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Italian airport waives liquid limits for this item (recipe included)


The potential terror properties inherent to my full size tube of toothpaste has always worried me - especially when I can buy the same tube as soon as I pass through security and bring it on the plane (for four times as much). 

 

But some airports take a more lax approach to the liquid limits than others.

 

As of 1 June, Genoa's Cristoforo Colombo airport has waived the 100ml liquid limit on pesto. The campaign, dubbed "Il pesto è buono" (Pesto is good), allows flyers to bring pesto jars of up to 500g onboard flights, BBC reported. The pesto, of course, must be Genovese.

 

Tourists simply need to ask for a special sticker in exchange for a €0.50 charity donation to Flying Angels, which flies sick children abroad for treatment.

 

Of course, this only flies on flights out of Genoa as other airports may not be as generous with their pesto limits.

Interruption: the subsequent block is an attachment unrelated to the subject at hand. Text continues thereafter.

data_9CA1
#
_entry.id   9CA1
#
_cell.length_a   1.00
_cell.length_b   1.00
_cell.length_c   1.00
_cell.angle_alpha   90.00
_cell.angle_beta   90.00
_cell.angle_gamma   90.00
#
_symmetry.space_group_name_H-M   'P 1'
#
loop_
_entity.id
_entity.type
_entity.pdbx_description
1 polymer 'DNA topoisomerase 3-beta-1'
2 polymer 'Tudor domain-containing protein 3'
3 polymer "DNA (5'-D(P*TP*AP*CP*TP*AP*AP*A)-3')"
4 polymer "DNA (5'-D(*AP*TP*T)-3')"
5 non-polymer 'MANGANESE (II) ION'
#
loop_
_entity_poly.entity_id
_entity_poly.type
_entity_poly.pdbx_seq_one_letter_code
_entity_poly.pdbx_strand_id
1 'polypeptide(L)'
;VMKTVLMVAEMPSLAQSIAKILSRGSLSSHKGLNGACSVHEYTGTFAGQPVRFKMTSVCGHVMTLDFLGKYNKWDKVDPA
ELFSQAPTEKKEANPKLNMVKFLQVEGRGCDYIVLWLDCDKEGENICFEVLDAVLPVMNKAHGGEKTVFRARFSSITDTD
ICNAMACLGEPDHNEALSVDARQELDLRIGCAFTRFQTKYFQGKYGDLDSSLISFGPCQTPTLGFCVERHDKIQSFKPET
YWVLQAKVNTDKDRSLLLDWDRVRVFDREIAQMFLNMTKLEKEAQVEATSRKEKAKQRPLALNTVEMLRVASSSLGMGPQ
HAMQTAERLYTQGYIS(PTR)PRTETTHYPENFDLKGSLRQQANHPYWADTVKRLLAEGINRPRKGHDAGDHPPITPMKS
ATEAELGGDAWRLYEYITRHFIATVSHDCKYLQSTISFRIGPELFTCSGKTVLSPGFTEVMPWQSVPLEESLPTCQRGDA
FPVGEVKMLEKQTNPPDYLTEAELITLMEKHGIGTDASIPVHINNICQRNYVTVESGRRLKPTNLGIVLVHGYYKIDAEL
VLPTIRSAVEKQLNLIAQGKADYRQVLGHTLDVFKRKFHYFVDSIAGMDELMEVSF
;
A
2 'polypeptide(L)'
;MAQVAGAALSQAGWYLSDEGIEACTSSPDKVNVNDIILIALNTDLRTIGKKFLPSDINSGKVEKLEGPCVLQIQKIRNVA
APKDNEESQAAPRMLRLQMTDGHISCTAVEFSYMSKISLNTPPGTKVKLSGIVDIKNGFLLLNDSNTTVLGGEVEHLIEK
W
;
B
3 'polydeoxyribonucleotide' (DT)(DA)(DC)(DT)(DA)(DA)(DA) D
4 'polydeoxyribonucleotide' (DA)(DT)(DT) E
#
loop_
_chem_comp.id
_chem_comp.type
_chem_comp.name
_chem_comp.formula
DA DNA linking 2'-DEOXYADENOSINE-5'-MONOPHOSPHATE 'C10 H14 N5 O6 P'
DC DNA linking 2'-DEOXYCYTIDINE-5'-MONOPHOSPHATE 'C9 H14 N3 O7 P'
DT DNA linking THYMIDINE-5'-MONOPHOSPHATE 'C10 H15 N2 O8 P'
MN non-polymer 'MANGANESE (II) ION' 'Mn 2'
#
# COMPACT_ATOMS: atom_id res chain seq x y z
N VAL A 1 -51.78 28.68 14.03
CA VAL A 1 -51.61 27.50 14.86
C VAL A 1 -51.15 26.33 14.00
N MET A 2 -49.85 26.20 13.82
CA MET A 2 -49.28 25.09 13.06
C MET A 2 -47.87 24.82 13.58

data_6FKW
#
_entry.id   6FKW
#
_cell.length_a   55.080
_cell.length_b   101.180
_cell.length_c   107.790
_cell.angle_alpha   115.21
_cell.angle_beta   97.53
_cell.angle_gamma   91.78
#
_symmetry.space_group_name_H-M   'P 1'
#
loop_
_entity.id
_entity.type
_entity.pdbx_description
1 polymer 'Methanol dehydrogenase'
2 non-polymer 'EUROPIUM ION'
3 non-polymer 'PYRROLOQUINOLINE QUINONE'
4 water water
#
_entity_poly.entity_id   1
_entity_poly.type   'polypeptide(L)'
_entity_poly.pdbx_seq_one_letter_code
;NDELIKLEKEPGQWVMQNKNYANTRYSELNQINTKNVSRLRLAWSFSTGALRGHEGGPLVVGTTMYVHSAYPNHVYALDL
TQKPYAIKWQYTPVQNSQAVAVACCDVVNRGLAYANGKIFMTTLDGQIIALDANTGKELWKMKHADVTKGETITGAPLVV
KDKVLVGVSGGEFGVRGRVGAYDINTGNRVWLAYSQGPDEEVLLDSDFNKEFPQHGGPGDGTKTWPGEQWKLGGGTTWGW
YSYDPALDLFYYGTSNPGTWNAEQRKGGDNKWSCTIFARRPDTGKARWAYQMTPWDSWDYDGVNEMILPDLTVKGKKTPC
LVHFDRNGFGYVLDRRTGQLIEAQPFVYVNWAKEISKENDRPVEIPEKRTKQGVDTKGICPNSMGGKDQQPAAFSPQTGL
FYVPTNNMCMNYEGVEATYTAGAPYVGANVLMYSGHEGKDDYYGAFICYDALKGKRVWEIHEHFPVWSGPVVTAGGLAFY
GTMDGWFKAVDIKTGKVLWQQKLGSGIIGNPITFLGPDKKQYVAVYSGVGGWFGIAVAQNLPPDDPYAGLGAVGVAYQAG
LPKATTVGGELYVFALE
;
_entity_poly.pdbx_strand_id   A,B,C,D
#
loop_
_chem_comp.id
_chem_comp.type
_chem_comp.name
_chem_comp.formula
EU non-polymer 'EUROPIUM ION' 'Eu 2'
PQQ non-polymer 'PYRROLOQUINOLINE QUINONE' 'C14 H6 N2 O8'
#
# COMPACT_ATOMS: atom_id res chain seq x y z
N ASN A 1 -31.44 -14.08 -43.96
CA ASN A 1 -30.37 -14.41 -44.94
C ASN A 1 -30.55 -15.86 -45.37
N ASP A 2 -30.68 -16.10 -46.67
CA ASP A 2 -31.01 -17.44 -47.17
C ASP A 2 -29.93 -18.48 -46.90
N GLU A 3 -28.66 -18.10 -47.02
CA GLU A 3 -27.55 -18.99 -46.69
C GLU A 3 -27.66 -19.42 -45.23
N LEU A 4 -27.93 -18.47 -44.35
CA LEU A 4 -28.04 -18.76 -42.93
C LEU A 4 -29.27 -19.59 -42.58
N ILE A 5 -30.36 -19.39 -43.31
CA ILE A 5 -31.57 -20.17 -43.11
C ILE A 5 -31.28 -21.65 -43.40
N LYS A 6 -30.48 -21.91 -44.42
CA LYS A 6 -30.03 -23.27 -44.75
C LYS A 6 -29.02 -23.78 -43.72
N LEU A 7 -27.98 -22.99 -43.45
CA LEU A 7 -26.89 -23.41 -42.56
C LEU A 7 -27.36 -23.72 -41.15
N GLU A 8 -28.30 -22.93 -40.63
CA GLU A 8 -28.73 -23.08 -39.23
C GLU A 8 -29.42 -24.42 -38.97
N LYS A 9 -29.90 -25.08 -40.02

Pesto is a local speciality of Genoa, and airport officials grew tired of seizing hundreds of jars of the stuff from tourists.

 

The pesto is reportedly screened in special X-ray machines before being allowed on planes in people’s hand luggage.

 

And as we poor Aussies won't be flying home direct from Genoa, here's a recipe to get you through your pesto cravings.

 

 

INGREDIENTS

  • Genoese basil
  • Ligurian extra virgin olive oil
  • Garlic
  • Italian pine nuts
  • Parmesan cheese
  • Pecorino cheese
  • Coarse salt

 

METHOD

  • Wash the basil leaves in cold water and dry them on a paper towel but don’t rub them
  • In a mortar finely crush the basil leaves the garlic clove and pine nuts, add the salt and cheese to the mixture and keep pounding using a light circular movement of the pestle. Blenders are a no-no as rather than having the natural juices released by the crushing action of the wooden pestle, the metal blade of the blender will chop the leaves and this action will supposedly compromise the flavour.
  • Add some of the olive oil from time to time and keep pounding and mixing until you obtain a very fine and smooth creamy sauce. Pesto should not be greasy and the amount of oil used must be well absorbed and not floating on top.
 
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Written by: Gaya Avery
Published: 23 June 2017

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